In the 2000 film Almost Famous, there’s a scene where the fictional band Stillwater is in a very bad place as a group. There’s been a lot of fighting among group members, and the lead singer has absconded to a party being thrown by a bunch of high schoolers, during which he has himself an acid-induced freakout wherein he jumps off a garage into a backyard pool. The band’s tour bus shows up to get him, and as they get on the bus, everyone is sitting in a very tense, morose silence. And we begin to hear “Tiny Dancer” on the soundtrack as the bus pulls away and starts moving down the highway. But…

…in fact, it’s not on the soundtrack; it’s on a radio playing on the bus. And as the song progresses, one by one the band members and the groupies begin to bop along and then start singing along with it until finally, they’re just singing at absolutely the top of their lungs. It’s a moment where the band has remembered the reason they got together in the first place. And Cameron Crowe, the director, has faked us into thinking it was just another bit of soundtrack music, like so many of the other pop tracks we hear throughout the film. It’s a truly genius piece of storytelling and use of music in a film. To be fair, he’s cut the song down a little bit, but we still get the catharsis, and Kate Hudson’s line near the end of the scene really puts a good button on it. I will be linking a video on the website, but if you’re a fan of rock music, you owe it to yourself to see the entire film. Go! I’ll wait for you here.

Now, that may have all sounded like a weird diversion, but the fact is, Almost Famous brought “Tiny Dancer” back to the forefront of everyone’s mind. It didn’t chart again or anything like that, but it did rise in popularity, to the point where Elton John began performing it regularly in his shows, where it had been more of a sporadic thing. The fact is, it didn’t always get a great reaction when he performed it live, so he didn’t add it to his setlist very often. Having said that, it does appear on his 1987 album Live in Australia with the Melbourne Symphony Orchestra. Why? Because it was a hit there, silly. Remember? Anyway: Elton was pleased to see that it was used in the film, and to such good effect. In an interview with Rolling Stone in 2011, he recalled that Jeffrey Katzenberg had called him to say, “There’s a scene in this film which is going to make ‘Tiny Dancer’ a hit all over again.” So even Elton John credits Cameron Crowe to resurrecting the song, and it’s been in his setlist ever since then. And while, as I said, it didn’t chart again, it’s been certified at over 3 million downloads in the US and 1.2 million in the UK.

OK, let’s talk covers of the song, and there are a lot of them, but here are some of the more notable ones. I’m not going to play it here, but check out Florence and the Machine’s cover; it’s pretty good.

In 1990 the Red Hot Chili Peppers were performing at the Pinkpop music festival in the Netherlands, and John Frusciante sang an impromptu version of the chorus. He’s since performed the song many times during Chili Peppers shows.


In 2008, DJ Ironik interpolated the song in a version that features the rapper Chipmunk. In this clip you’ll hear the chords from the song being used, and then…well, yes, that is Elton John you hear. You can also see him in the video.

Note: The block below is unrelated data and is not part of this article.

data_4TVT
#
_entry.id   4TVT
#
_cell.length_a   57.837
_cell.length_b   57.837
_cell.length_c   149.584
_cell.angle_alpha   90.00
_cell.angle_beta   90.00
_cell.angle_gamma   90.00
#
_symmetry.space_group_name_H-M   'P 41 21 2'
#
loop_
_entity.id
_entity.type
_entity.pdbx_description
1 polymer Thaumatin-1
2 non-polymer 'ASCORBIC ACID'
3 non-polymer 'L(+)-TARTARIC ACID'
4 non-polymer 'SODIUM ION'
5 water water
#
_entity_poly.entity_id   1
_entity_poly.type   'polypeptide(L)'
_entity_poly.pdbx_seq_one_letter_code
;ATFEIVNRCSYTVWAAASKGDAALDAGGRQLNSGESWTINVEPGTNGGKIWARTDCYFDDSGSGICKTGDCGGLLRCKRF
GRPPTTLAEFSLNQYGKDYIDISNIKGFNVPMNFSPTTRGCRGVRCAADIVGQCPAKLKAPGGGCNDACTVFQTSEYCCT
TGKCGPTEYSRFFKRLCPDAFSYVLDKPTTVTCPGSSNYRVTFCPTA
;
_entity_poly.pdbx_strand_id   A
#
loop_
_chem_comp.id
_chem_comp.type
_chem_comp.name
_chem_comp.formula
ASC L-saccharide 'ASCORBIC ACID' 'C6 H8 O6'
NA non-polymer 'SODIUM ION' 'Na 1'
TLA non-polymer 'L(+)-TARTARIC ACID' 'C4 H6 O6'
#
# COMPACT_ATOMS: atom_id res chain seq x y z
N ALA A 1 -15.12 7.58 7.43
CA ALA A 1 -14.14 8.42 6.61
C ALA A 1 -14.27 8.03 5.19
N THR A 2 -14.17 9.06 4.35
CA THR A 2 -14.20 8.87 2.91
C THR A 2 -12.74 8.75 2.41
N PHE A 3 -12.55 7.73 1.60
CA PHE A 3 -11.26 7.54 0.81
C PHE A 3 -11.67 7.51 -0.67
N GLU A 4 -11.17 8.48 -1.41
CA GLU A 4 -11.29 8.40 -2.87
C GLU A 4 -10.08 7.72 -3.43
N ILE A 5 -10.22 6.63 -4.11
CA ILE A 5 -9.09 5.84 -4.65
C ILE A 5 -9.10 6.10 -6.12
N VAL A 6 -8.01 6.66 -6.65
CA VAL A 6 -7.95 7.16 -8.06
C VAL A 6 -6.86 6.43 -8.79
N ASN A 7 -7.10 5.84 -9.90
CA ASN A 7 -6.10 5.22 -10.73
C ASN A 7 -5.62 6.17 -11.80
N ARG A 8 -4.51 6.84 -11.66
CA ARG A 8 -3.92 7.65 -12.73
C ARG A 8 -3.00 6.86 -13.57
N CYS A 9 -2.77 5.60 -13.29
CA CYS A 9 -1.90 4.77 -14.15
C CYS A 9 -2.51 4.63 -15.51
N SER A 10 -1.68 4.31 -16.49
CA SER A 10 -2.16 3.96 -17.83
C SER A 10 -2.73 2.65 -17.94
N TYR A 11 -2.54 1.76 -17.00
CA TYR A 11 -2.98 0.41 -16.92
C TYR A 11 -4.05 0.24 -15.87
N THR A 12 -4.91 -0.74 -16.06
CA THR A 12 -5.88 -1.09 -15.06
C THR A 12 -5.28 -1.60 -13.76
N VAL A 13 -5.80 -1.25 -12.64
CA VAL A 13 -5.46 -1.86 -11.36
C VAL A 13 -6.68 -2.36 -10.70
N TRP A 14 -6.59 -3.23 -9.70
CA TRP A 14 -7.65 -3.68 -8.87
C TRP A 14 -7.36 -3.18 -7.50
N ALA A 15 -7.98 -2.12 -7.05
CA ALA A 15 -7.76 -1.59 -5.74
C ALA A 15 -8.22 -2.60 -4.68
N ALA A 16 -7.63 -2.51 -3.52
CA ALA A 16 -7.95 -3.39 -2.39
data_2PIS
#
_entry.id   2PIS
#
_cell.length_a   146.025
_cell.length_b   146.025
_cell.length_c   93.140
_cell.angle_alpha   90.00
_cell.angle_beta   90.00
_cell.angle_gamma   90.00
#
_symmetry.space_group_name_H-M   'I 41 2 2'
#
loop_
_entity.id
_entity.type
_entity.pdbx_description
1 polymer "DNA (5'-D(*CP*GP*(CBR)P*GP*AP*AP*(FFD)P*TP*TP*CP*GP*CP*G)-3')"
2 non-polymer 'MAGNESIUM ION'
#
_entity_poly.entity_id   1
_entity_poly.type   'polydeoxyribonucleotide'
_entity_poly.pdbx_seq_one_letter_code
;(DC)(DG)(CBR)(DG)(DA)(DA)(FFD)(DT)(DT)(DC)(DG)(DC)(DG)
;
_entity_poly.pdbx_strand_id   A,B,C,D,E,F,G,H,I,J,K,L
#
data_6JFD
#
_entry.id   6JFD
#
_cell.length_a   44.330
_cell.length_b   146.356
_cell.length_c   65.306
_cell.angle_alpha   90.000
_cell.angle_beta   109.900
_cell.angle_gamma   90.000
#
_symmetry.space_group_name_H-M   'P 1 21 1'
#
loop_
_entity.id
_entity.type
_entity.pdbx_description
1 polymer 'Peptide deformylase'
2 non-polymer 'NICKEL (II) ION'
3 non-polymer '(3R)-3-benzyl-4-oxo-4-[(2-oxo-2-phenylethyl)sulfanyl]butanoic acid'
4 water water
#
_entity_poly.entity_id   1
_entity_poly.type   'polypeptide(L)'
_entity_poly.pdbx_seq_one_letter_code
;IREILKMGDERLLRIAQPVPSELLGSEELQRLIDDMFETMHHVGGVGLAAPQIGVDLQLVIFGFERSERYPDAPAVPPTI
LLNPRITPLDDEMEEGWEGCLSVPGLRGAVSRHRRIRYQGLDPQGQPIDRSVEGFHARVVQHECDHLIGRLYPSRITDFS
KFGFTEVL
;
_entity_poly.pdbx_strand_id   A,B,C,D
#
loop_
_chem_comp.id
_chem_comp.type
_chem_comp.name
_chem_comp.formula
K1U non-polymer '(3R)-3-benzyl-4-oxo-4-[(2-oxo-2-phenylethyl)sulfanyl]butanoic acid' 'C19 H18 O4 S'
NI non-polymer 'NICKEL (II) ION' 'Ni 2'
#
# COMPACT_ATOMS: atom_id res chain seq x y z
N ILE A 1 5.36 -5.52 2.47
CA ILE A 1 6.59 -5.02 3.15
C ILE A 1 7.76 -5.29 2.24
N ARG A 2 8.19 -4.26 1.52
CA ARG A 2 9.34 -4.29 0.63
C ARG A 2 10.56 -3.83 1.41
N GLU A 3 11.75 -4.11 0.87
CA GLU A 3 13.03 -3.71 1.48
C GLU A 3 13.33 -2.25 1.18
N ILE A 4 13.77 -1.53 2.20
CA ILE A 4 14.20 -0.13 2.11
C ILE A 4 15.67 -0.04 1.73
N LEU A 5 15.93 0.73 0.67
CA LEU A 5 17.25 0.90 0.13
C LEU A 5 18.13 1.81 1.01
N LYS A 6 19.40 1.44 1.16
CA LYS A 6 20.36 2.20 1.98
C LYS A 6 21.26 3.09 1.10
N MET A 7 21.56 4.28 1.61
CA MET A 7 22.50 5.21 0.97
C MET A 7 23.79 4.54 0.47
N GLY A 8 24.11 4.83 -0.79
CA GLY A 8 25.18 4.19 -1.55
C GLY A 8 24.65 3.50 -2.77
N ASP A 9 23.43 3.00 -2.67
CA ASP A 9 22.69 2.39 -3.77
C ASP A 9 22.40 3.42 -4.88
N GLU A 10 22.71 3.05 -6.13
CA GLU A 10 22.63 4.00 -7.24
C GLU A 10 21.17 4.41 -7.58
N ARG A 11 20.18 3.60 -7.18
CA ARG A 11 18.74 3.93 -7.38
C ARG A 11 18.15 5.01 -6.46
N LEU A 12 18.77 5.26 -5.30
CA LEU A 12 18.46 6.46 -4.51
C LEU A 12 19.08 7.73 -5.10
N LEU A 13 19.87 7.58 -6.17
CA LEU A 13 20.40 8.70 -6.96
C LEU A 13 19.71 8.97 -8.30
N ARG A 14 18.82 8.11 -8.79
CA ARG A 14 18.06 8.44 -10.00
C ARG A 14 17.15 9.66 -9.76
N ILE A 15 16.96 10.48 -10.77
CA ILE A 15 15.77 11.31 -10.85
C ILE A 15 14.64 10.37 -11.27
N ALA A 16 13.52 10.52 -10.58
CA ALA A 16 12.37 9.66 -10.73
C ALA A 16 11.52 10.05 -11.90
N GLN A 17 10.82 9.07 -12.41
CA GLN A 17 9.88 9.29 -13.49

2012 saw the formation of an Irish supergroup involving over 300 musicians, who got together specifically to record the song for a charity function. They called themselves A Song for Lily-Mae. Now, Lily-Mae Morrison was a four-year-old girl who had Stage 4 Neuroblastoma. It’s a very aggressive form of cancer, and her best hope lay in a hospital located in Michigan. The recording was endorsed by Elton John and Bernie Taupin, the fundraiser was a huge success, with the song going to Number One in Ireland, and the last article I’ve seen about her is from November of 2020. At that time Lily-Mae was 12 years old and declared to be in remission. What’s more, funds that didn’t go directly to Lily-Mae’s treatment went into Neuroblastoma research.


And finally for this list, Elton John himself teamed up with Britney Spears in 2022 for a remake of the song, titling it “Hold Me Closer.” The song was released on August 26 of that year, although it managed to leak online about a week earlier. It’s on Elton’s album The Lockdown Sessions, and it was Britney Spears’ first studio recording in six years. It was also her first recording since her release from her conservatorship. In addition to “Tiny Dancer,” there are bits of “Don’t Go Breaking My Heart” in it, and his song “The One”. It was a Top Ten song in nineteen countries, including the US, the UK, Russia, Canada, most of Europe and it went Number One in Australia.


And now it’s time to answer today’s trivia question. Back on Page Two I asked you about the Bachman-Turner Overdrive hit that was never meant to be released, either as a single or as an album cut.

“You Ain’t Seen Nothing Yet” was composed by Randy Bachman while they were putting together the Not Fragile album as a kind of working track. It was strictly instrumental at first, and over time he did this bit of stuttering his way through the track as a means of teasing his brother Gary. The band used the song in the studio as a means of warming up and ensuring that the amps and microphones were working correctly. They recorded it exactly once, intending to send that recording to Gary. But when the label thought that Not Fragile didn’t really have a track that would make a good single, Bachman reluctantly played “You Ain’t Seen Nothing Yet” for him. The band agreed to put it on the album if he could re-record it without the stutter, but when they tried, the song just didn’t work. Finally, they agreed to leave it as-is. And that’s why Bachman is sharp in some places, flat in others, and laughing near the end. And despite all that weirdness, it’s BTO’s only #1 song on the Billboard Hot 100.